Conference paper

Davis K, Moorhouse L, Maswera R, Mandizvidza P, Dadirai T, Museka T, Nyamukapa C, Smit M, Gregson Set al., 2021, Associations between HIV status and hypertension status in a high HIV prevalence population in Manicaland: a cross-sectional study of adults, 23rd International Workshop on Long-term Complications of HIV and SARS-CoV-2, Publisher: SAGE Publications, ISSN: 1359-6535

Conference paper

Strachan S, Newson L, Nwokolo N, Davis K, Stevenson Jet al., 2021, “We are still here”: co-developing a guide to the menopause for women living with HIV, Dignified Menopause Summit

Conference paper

Davis K, Perez-Guzman P, Hoyer A, Brinks R, Gregg E, Althoff KN, Justice AC, Reiss P, Gregson S, Smit Met al., 2021, Correction to: Association between HIV infection and hypertension: a global systematic review and meta-analysis of cross-sectional studies., BMC Medicine, Vol: 19, Pages: 228-228, ISSN: 1741-7015

Journal article

Davis K, Muzariri K, Mangenah C, Dadirai T, Mandizvidza P, Maswera R, Nyamukapa C, Hauck K, Gregson S, Pickles Met al., 2021, Modelling the interaction between depression and HIV incidence in Manicaland, East Zimbabwe, Fast Track Cities 2021

Conference paper

Shibemba M, Chibowa T, Gordon C, Davis K, Strachan Set al., 2021, O16.5 Young women rising: connecting young women living with HIV in the UK, STi & HIV 2021 World Congress, Publisher: BMJ Publishing Group, Pages: A45-A45, ISSN: 1368-4973

Conference paper

Davis K, Perez Guzman P, Hoyer A, Brinks R, Gregg E, Althoff KN, Justice AC, Reiss P, Gregson S, Smit Met al., 2021, Association between HIV infection and hypertension: a global systematic review and meta-analysis of cross-sectional studies, BMC Medicine, Vol: 19, ISSN: 1741-7015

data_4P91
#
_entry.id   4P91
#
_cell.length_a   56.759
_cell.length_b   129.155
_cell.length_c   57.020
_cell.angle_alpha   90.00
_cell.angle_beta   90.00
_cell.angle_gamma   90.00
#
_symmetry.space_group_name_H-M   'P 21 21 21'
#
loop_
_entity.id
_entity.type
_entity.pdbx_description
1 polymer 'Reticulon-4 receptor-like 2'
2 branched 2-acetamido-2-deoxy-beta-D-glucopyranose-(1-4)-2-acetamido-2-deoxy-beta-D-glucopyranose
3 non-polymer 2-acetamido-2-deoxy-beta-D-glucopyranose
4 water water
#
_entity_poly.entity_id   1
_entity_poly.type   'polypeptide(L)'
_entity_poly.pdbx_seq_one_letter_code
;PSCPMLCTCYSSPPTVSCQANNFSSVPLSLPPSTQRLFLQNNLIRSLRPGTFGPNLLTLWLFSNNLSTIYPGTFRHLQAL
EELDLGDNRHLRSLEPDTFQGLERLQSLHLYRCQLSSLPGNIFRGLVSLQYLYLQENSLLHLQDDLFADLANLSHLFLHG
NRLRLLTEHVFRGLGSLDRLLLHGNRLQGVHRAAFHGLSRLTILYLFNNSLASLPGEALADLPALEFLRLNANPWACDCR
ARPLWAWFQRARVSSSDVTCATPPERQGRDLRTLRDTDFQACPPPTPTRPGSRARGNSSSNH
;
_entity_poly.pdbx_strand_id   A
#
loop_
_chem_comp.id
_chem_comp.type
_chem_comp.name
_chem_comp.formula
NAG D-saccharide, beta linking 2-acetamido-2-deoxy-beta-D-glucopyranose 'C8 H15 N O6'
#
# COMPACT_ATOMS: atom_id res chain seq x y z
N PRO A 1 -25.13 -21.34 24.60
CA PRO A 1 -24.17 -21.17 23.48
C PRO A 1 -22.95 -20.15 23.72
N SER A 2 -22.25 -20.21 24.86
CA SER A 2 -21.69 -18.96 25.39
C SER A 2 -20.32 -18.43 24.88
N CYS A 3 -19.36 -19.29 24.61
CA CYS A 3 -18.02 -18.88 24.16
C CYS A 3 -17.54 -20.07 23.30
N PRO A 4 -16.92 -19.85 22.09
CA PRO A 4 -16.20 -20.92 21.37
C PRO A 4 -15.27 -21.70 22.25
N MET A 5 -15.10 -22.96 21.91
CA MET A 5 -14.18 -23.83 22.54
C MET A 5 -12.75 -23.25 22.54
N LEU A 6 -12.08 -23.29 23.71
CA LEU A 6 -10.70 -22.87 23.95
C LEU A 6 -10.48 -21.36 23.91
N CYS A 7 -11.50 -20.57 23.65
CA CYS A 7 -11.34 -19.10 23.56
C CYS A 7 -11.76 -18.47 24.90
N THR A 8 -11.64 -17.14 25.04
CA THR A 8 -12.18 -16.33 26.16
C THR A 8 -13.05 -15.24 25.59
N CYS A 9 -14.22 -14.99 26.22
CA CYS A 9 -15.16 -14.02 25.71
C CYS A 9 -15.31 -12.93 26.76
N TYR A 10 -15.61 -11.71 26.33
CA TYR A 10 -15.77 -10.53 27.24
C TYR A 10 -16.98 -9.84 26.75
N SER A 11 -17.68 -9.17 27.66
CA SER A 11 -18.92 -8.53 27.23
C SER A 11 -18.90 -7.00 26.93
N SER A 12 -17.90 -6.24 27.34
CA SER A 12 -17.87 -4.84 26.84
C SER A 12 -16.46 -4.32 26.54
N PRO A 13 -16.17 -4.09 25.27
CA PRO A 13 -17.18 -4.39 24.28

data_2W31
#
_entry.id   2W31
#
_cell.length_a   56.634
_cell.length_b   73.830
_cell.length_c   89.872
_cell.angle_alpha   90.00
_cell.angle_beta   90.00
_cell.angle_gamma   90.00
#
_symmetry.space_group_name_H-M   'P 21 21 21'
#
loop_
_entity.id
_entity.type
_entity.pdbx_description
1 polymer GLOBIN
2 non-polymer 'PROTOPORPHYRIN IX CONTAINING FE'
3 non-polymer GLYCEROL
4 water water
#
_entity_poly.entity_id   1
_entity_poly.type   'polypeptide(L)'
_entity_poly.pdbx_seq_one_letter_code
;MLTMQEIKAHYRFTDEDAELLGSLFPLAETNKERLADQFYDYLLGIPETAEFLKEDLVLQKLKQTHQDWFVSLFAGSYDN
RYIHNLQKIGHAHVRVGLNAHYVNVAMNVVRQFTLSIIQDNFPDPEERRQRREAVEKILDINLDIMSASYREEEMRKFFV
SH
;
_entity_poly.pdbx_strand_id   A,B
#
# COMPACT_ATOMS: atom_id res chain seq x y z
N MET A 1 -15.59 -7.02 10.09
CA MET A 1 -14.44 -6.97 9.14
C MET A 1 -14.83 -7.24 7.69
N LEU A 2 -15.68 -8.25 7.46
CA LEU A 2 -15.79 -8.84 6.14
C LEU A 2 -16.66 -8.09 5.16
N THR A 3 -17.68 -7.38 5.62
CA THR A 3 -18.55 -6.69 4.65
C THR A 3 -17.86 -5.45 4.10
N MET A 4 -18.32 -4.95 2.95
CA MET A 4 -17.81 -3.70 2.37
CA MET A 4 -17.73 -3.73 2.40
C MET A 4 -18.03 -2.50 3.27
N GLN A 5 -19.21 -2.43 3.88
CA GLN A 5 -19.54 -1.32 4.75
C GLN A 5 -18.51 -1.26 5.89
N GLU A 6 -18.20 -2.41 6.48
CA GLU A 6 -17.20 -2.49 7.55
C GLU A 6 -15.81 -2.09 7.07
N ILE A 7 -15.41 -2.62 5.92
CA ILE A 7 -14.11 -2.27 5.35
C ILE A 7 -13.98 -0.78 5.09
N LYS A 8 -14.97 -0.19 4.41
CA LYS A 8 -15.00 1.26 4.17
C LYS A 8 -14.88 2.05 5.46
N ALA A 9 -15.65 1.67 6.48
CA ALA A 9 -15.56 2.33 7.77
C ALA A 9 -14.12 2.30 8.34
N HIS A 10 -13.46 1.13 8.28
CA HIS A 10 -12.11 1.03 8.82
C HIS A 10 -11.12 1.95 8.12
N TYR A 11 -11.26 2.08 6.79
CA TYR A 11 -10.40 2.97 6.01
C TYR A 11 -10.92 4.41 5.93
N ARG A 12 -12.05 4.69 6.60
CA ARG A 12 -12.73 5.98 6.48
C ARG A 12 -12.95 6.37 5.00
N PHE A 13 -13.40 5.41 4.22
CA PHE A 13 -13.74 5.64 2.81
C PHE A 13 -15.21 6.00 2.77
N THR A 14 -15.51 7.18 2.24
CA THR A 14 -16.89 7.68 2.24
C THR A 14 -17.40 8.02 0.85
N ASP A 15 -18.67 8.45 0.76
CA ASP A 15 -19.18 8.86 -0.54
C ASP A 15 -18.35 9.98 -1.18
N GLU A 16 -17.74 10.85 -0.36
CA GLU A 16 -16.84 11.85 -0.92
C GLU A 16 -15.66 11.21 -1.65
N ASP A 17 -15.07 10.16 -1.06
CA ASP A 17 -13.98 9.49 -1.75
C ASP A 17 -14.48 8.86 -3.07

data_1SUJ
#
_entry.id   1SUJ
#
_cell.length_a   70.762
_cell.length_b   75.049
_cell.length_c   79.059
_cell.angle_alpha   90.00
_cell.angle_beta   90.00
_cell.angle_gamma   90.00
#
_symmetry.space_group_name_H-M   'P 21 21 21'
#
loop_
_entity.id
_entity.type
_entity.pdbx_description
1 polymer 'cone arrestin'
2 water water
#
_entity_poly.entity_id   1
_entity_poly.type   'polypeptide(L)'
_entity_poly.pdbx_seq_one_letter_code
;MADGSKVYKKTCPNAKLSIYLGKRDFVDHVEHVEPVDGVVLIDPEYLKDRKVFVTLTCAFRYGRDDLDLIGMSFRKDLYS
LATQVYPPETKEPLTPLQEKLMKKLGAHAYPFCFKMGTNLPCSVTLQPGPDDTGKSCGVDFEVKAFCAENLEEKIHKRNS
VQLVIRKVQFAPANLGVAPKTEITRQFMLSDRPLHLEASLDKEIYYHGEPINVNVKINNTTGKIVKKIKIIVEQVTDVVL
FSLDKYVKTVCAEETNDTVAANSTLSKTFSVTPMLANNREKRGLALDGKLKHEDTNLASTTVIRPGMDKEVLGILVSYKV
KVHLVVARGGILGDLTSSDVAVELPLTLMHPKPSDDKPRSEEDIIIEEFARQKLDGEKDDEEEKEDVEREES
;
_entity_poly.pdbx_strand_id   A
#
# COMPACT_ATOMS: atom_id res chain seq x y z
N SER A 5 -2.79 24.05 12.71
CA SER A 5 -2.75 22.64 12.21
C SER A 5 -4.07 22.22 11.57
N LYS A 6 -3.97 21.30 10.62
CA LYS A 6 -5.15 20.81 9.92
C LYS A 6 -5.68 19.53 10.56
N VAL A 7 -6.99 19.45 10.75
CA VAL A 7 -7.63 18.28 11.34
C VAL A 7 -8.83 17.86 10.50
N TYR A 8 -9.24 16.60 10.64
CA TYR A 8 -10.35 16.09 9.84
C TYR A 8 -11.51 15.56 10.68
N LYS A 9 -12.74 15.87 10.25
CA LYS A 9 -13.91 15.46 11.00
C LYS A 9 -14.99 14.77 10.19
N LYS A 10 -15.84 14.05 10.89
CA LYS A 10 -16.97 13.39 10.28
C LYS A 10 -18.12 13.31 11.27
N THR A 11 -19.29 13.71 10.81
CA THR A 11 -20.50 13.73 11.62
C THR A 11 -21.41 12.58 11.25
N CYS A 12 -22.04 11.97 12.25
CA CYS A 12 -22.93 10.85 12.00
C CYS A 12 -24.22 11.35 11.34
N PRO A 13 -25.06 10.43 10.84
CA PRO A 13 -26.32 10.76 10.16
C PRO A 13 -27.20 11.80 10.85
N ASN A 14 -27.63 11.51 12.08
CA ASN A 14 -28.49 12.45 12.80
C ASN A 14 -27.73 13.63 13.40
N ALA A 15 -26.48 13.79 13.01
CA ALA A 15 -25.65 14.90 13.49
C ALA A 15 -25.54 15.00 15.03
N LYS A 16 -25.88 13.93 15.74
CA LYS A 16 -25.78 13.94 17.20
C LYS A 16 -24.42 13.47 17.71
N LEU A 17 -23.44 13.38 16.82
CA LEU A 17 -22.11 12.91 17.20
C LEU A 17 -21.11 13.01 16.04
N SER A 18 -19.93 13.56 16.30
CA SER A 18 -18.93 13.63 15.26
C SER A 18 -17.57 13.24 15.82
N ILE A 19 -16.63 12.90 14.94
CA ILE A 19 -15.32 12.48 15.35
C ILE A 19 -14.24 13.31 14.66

Background:Improved access to effective antiretroviral therapy has meant that people living with HIV (PLHIV) are surviving to older ages. However, PLHIV may be ageing differently to HIV-negative individuals, with dissimilar burdens of non-communicable diseases, such as hypertension. While some observational studies have reported a higher risk of prevalent hypertension among PLHIV compared to HIV-negative individuals, others have found a reduced burden. To clarify the relationship between HIV and hypertension, we identified observational studies and pooled their results to assess whether there is a difference in hypertension risk by HIV status.Methods:We performed a global systematic review and meta-analysis of published cross-sectional studies that examined hypertension risk by HIV status among adults aged > 15 (PROSPERO: CRD42019151359). We searched MEDLINE, EMBASE, Global Health and Cochrane CENTRAL to August 23, 2020, and checked reference lists of included articles. Our main outcome was the risk ratio for prevalent hypertension in PLHIV compared to HIV-negative individuals. Summary estimates were pooled with a random effects model and meta-regression explored whether any difference was associated with study-level factors.Results:Of 21,527 identified studies, 59 were eligible (11,101,581 participants). Crude global hypertension risk was lower among PLHIV than HIV-negative individuals (risk ratio 0.90, 95% CI 0.85–0.96), although heterogeneity between studies was high (I2 = 97%, p < 0.0001). The relationship varied by continent, with risk higher among PLHIV in North America (1.12, 1.02–1.23) and lower among PLHIV in Africa (0.75, 0.68–0.83) and Asia (0.77, 0.63–0.95). Meta-regression revealed strong evidence of a difference in risk ratios when comparing North American and European studies to African ones (North America 1.45, 1.21–1.74; Europe 1.20, 1.03–1.40).Conclusions:Our findings suggest that the r